Fracking and water pollution: What's the connection?

Complaints in key venues of the US oil and gas boom continue to suggest that drinking water is being contaminated by fracking for oil and gas, Peixe writes. The pollution complaints against fracking have been confirmed in a number of cases, but not across the board.

By , Guest blogger

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    A natural gas well is drilled near Canton, in Bradford County, Pa.
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Last year saw hundreds of complaints mounted against well-water contamination from oil or gas drilling in US, but the jury is still out as to whether hydraulic fracturing is to blame, news agencies report.

Complaints in Pennsylvania, Ohio, West Virginia and Texas—key venues of the US oil and gas boom—continue to suggest that drinking water is being contaminated by oil and gas operations, which has been confirmed in a number of cases, but not across the board.

According to complaint data examined by the Associated Press, there were 2,000 complaints registered last year, with 62 of those alleging possibly well-water contamination from oil and gas activity. (Related article: 10 Things to Consider about the Marcellus Shale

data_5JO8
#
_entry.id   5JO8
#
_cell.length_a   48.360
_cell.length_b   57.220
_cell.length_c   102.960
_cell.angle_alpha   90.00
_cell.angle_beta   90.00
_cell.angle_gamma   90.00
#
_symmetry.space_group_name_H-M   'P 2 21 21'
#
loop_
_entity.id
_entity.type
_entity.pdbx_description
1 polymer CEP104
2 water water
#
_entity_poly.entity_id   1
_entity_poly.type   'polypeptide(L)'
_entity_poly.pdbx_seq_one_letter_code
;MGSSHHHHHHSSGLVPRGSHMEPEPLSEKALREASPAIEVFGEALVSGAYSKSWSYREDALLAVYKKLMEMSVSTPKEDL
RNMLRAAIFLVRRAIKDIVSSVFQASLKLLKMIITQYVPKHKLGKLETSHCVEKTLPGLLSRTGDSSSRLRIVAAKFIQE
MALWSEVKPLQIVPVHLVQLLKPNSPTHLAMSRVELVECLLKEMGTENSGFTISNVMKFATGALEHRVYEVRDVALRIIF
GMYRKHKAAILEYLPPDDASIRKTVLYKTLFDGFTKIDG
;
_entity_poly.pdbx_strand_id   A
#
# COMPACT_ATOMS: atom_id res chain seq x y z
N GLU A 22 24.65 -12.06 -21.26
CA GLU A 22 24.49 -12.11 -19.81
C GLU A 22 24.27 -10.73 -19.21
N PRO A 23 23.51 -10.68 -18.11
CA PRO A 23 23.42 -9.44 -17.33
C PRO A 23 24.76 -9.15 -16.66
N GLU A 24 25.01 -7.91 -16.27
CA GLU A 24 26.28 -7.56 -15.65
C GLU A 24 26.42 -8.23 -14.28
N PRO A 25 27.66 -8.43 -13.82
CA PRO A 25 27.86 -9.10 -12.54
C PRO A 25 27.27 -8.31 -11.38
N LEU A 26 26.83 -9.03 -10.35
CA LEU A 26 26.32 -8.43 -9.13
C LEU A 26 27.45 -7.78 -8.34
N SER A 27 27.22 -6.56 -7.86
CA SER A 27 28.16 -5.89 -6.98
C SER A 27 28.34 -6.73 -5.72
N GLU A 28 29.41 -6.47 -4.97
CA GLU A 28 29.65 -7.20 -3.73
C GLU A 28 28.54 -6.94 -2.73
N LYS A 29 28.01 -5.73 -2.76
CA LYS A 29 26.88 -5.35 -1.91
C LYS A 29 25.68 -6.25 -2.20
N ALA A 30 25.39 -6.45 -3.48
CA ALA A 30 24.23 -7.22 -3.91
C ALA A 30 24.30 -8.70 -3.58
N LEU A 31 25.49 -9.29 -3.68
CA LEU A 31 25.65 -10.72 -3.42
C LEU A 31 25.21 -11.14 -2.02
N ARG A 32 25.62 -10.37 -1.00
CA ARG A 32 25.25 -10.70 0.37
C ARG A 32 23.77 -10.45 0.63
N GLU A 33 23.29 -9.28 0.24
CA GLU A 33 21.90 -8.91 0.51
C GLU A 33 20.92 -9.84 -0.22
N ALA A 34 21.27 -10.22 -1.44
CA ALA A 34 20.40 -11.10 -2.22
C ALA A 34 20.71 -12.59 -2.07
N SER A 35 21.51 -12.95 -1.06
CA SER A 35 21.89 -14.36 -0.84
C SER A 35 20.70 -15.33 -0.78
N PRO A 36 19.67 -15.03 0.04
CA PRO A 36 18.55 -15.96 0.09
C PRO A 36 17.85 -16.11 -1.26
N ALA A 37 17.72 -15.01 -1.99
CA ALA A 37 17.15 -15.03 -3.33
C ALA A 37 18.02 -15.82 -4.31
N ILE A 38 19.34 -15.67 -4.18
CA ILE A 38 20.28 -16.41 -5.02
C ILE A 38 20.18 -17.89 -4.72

Recommended: Fracking. Tight oil. Do you know your energy vocabulary?

For the same time period, Pennsylvania received 398 complaints alleging that oil or natural gas drilling polluted or otherwise affected private water wells. 

More than 80,000 wells have been drilled or permitted in 17 US states since 2005, with oil and gas companies using between 2 million and 9 million gallons of water mixed with sand and chemicals to frack a single well.

According to some reports, the drilling industry has used 250 billion gallons of fresh water since 2005. Much of that returns to the surface along with naturally occurring radium and bromides, and concerns are growing about the effects this is having on the environment.

Dr. Sheila Bushkin, MD, MPH of the Institute for Health and the Environment at University at Albany told reporters that that the perspective of the gas industry fails to show adequate concern for the long-term health and quality of life of people. (Related article: UK to Launch Fracking Bonanza)

“When you listen to the personal experiences of actual residents of Pennsylvania and other states where fracking has gone forward, you will hear stories of dead cows, pets, sick children, poisoned water and other serious health and environmental problems. These stories confirm our need for much greater research and evidence-based scientific facts,” she said.

Last week, University of Missouri researchers found that chemicals used in fracking could severely disrupt the human body’s hormone production, potentially leading to increased risk of cancer and low fertility. The study also found that children would be particularly susceptible to risk.

Investigating complaints of water-well contamination is challenged by the fact that some regions also have natural methane gas pollution or other problems unrelated to drilling.

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